So, is it OK for me to repost this in my blog? Or do I have to murder you and wait for 70 years? ;)

    1. Jim Killock:
      Jan 27, 2011 at 12:38 PM

      You can indeed repost it on your blog, subject to the “share-alike” condition of our CC-license :)

  2. Paul Ellis:
    Jan 28, 2011 at 08:43 AM

    This is important because it exposes the modern presumption that everything must be instant, and immediately available.

    These two people witter on about how their creativity is stifled because James Fenton's agent can't be arsed to reply to a request to set one of is poems to music.

    So? It clearly hasn't occurred to Kathryn Rose to commission some original text. Now *that* would be creative, wouldn't it? Or maybe she doesn't have a budget. Are we getting somewhere?

    It's Fenton's IP. Perhaps he doesn't like music, or doesn't like this person's music, which might well not be to his taste, or even simply be pretentious crap. It's his decision.

    It may be rude not to, but it isn't *compulsory* to reply to letters and requests. Do you always reply to every request from dumb individuals, companies and charities wanting to use your work for nothing, because what they do is "innovative", a "really good thing", or even, perhaps, "art"?

    I thought not.

    Kathryn Rose's problem is not one of copyright law. It's to do with business inefficiency, laziness, rudeness, or simple lack of interest on the part of the rights holder. No legislation has a right to make replying to such nonsense compulsory, and it CERTAINLY must not assign your IP to someone else or declare your work "orphan" just because you (or even worse, your agent) haven't replied to a letter or email that no-one can guarantee you have ever seen.

    1. Peter Bradwell:
      Jan 28, 2011 at 01:20 PM

      It's a good point that rights holders do not have to permit every use of a work. However, I would think that if I was a rights management company, I would probably feel that it fell within my job description to reply to requests for the use of a work, even if it was to refuse permission. And the extent to which the process of clearing work for use, or not, is burdensome is an important question. A lack of clarity and unresponsiveness is not a trivial matter. And beyond that, there is a debate about control of a work and its reuse. Is it the case that in all instances the IP holder should be able to decide whether the use of a work is acceptable? This is about the moral rights of the author and its acceptable to debate the scope of this.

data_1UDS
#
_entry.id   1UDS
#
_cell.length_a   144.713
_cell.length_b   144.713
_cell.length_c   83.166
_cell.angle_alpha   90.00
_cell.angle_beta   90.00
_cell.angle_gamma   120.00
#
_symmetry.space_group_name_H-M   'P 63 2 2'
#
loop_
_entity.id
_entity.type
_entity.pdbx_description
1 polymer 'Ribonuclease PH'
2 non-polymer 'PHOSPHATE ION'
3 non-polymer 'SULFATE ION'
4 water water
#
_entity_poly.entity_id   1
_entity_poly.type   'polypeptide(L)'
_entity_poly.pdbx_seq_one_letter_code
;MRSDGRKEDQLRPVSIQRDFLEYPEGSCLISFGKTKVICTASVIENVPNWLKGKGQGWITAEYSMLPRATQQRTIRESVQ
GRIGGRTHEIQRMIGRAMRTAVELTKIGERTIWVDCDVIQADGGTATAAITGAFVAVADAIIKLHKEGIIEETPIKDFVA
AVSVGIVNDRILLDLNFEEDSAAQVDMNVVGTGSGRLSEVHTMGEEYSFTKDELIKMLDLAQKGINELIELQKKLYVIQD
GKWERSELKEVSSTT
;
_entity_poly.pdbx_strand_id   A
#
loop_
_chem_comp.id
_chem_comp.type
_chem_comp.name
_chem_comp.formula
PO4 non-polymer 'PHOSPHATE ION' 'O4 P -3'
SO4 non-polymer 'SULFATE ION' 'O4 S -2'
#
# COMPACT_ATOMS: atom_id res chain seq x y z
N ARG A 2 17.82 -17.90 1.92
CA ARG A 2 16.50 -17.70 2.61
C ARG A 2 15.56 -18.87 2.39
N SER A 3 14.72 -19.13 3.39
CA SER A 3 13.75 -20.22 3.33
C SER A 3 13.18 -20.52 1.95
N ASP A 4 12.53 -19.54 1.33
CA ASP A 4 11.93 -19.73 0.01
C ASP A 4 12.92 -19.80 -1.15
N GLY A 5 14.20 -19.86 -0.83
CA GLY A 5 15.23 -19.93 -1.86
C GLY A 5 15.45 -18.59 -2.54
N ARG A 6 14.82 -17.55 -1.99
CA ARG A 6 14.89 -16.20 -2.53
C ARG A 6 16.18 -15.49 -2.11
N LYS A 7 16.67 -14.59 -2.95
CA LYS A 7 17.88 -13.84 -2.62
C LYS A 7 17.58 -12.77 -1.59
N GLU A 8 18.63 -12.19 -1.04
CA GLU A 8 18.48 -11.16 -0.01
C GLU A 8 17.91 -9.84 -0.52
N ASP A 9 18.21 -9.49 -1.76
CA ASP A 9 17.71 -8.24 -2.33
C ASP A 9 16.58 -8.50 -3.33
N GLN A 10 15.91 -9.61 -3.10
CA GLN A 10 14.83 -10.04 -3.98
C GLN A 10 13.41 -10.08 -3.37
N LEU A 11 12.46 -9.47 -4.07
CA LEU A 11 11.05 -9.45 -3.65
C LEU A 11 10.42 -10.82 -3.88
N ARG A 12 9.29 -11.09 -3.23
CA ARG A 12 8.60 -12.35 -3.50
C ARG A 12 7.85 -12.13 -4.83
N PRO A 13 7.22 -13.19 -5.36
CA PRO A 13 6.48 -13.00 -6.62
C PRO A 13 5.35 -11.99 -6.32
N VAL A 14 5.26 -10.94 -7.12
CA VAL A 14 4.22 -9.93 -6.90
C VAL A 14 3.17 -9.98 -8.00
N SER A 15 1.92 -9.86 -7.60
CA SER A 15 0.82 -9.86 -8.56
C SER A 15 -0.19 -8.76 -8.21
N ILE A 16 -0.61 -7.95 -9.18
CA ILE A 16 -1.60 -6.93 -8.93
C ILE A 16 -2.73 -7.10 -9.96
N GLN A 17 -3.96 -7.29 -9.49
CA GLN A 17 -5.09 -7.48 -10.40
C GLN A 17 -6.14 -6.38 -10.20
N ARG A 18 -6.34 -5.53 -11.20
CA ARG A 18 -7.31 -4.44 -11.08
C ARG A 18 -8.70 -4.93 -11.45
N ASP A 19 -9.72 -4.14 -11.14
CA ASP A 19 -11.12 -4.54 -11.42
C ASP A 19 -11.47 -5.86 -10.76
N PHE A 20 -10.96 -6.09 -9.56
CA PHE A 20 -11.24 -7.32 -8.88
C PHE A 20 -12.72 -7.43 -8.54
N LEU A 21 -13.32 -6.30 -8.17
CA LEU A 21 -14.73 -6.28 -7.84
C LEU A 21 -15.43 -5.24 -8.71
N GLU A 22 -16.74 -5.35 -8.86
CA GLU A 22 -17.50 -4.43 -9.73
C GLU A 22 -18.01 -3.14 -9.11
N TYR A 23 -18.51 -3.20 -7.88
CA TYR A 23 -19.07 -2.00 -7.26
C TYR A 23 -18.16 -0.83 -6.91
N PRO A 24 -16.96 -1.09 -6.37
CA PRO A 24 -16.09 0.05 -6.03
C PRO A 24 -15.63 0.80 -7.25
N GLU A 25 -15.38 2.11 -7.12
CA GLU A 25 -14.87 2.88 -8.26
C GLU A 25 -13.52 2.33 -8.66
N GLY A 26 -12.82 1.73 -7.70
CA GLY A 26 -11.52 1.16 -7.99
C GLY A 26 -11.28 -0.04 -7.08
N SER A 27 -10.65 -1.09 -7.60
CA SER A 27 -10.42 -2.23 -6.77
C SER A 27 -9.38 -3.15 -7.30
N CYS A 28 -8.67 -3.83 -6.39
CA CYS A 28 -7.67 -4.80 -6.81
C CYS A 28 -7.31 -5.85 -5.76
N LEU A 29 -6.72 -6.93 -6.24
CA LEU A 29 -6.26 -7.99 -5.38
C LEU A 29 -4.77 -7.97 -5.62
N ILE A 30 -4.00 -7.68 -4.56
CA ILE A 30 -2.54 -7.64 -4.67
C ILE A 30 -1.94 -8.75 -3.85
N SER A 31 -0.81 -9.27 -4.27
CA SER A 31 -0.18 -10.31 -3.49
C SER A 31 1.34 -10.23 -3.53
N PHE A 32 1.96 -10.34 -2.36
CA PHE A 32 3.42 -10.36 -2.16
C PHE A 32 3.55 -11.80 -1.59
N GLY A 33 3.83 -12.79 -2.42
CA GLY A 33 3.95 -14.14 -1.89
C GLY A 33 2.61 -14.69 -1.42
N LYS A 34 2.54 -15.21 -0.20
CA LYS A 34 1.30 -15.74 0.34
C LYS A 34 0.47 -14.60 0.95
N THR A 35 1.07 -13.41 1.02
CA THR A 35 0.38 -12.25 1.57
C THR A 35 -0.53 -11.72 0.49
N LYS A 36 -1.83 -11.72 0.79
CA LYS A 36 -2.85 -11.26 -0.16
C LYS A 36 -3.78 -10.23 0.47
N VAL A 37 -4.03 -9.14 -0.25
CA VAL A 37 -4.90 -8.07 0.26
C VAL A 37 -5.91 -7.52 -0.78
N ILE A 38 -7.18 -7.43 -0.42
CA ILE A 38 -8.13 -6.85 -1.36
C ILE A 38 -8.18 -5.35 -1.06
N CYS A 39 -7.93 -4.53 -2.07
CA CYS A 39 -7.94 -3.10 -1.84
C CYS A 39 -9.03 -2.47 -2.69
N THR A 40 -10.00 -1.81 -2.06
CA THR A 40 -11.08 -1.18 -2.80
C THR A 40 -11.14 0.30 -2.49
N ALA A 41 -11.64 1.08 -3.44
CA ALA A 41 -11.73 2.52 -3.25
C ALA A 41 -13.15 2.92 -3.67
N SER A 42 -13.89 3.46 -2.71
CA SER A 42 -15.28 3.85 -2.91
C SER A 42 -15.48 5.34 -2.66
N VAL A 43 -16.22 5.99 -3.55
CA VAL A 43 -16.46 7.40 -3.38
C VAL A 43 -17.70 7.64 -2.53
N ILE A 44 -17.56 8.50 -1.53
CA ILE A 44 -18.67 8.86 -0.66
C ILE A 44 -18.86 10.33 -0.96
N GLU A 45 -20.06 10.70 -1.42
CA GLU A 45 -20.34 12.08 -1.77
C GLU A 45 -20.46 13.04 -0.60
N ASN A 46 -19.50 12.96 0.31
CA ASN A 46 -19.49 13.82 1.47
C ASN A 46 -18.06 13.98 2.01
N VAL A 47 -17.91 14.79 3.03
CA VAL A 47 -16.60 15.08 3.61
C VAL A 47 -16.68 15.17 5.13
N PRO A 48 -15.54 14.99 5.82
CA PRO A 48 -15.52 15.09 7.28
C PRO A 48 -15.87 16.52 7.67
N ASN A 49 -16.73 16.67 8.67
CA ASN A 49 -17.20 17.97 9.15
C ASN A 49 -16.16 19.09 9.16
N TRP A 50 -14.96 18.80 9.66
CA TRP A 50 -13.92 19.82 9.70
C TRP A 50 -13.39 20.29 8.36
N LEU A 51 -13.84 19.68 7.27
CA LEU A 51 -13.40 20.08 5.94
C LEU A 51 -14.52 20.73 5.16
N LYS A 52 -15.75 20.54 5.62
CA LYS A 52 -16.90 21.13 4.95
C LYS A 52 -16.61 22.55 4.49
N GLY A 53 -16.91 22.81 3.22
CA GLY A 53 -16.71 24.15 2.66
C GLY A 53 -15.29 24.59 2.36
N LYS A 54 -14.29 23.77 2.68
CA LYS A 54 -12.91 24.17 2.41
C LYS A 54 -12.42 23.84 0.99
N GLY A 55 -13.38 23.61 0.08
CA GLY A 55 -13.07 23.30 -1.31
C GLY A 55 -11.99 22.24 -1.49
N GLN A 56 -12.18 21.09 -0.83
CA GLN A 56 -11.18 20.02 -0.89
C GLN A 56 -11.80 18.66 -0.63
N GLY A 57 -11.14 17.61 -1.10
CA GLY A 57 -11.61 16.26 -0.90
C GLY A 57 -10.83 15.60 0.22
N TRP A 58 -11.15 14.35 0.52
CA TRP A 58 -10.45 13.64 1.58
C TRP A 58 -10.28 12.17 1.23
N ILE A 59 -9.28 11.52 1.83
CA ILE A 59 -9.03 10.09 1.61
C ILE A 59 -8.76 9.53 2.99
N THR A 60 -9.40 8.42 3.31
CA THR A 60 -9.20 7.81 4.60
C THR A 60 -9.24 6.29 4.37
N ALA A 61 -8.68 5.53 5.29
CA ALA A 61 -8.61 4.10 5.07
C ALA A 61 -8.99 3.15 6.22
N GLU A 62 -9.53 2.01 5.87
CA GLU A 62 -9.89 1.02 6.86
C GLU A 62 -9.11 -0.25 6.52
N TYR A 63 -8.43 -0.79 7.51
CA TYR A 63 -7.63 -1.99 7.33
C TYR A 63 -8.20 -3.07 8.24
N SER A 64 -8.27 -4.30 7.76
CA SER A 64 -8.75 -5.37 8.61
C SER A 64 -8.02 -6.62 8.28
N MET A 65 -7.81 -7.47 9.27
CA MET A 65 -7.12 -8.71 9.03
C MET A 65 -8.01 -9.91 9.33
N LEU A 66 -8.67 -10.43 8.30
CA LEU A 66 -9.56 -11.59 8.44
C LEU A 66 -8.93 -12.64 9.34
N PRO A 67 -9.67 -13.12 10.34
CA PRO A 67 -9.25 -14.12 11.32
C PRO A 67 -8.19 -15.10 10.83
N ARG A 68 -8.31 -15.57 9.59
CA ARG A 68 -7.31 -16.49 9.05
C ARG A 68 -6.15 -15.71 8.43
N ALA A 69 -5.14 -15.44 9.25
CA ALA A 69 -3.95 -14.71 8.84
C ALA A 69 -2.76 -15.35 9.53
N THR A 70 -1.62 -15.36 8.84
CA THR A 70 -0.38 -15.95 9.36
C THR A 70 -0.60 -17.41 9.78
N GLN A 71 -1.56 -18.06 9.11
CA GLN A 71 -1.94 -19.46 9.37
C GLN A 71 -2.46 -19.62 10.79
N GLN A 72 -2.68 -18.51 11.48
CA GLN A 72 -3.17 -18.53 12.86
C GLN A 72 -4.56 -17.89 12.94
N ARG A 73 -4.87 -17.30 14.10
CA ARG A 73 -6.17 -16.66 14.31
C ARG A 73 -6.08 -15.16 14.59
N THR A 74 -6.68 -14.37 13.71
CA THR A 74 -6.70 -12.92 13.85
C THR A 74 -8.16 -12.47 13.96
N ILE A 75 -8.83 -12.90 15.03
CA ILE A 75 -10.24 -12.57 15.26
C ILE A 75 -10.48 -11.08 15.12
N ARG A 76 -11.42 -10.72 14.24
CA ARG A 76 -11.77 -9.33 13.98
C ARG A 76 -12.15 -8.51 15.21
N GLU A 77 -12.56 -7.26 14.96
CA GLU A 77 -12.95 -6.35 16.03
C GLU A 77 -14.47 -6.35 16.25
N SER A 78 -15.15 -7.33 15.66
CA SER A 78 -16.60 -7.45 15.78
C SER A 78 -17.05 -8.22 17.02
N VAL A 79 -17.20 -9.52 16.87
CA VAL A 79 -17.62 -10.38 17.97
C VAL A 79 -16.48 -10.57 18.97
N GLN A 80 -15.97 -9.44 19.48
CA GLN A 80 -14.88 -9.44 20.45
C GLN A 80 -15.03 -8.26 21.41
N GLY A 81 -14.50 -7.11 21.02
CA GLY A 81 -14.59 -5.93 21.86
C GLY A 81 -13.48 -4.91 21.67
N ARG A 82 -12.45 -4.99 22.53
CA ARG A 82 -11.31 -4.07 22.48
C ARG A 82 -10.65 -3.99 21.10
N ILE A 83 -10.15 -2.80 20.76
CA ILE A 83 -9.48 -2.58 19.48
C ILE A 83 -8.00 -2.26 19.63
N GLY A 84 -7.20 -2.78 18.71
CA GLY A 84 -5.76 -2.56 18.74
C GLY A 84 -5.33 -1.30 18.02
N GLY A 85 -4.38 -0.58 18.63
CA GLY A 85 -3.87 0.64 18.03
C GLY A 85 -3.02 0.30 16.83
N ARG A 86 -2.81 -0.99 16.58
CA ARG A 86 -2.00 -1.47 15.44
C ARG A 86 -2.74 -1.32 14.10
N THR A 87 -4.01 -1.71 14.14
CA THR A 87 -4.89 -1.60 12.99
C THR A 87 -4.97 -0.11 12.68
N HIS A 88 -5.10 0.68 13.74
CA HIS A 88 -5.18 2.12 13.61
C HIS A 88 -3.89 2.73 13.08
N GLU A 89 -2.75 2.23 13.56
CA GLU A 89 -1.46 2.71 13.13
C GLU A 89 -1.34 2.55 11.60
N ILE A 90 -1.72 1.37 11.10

The question for me here is whether we think copyright, as it stands, does a good job of facilitating legitimate, socially or economically beneficial use of creative work. It's legitimate to ask - even if you don't think on balance it is so in this case - whether the way copyright licensing and clearing works is unnecessarily burdensome (due to 'business inefficiency, laziness, rudeness, or simple lack of interest'), and in being so whether it appropriately balances the right to reward and recognition with the ability to use and build upon work.

      If it gets in the way of smaller scale uses such as this, then there's an argument to say that it is obstructive. Either it should be easier for people to find out whether they are allowed to use something, or there should be flexibility built in to allow for such uses that in all likelihood will have no commercial effect on the rights holder.

    2. Kathryn:
      Feb 02, 2011 at 09:00 PM


      Actually, it has occurred to me to commission original text, to pay for translations when the English translations I want to use are not yet public domain and indeed to write my own. What in the article made you think otherwise?

      None of that changes the fact that sometimes I come across an existing text which is not yet in the public domain and am unable to use it because it is impractical or impossible for me to request permission, or in many cases even for me to find out how to request permission. The work I would write in those cases would not be the same as the work from texts I commission myself; one is not a substitute for the other.

      I don't think everything should be instant and immediately available. I understand that writing poetry, like writing or performing music, can be a lot of work. I just don't think seventy years after the death of the creator is a reasonable length of time to wait. Why should intellectual property be protected for that long?

  3. Paul Ellis:
    Feb 02, 2011 at 10:08 PM

    A famous song lyric has it that "you can't always get what you want". It's still in copyright.

    If an existing text is not available to you to use, you'll simply have to use another or create a fresh one. Yes, the particular piece of music that you wished to write will turn out differently, or indeed may not not be written. So? Is this such a great loss to the world? Its successor may be better than your original conception.

    Writing poetry can indeed be a lot of work. It can take a lifetime's work and experience to do well, as can any creative activity.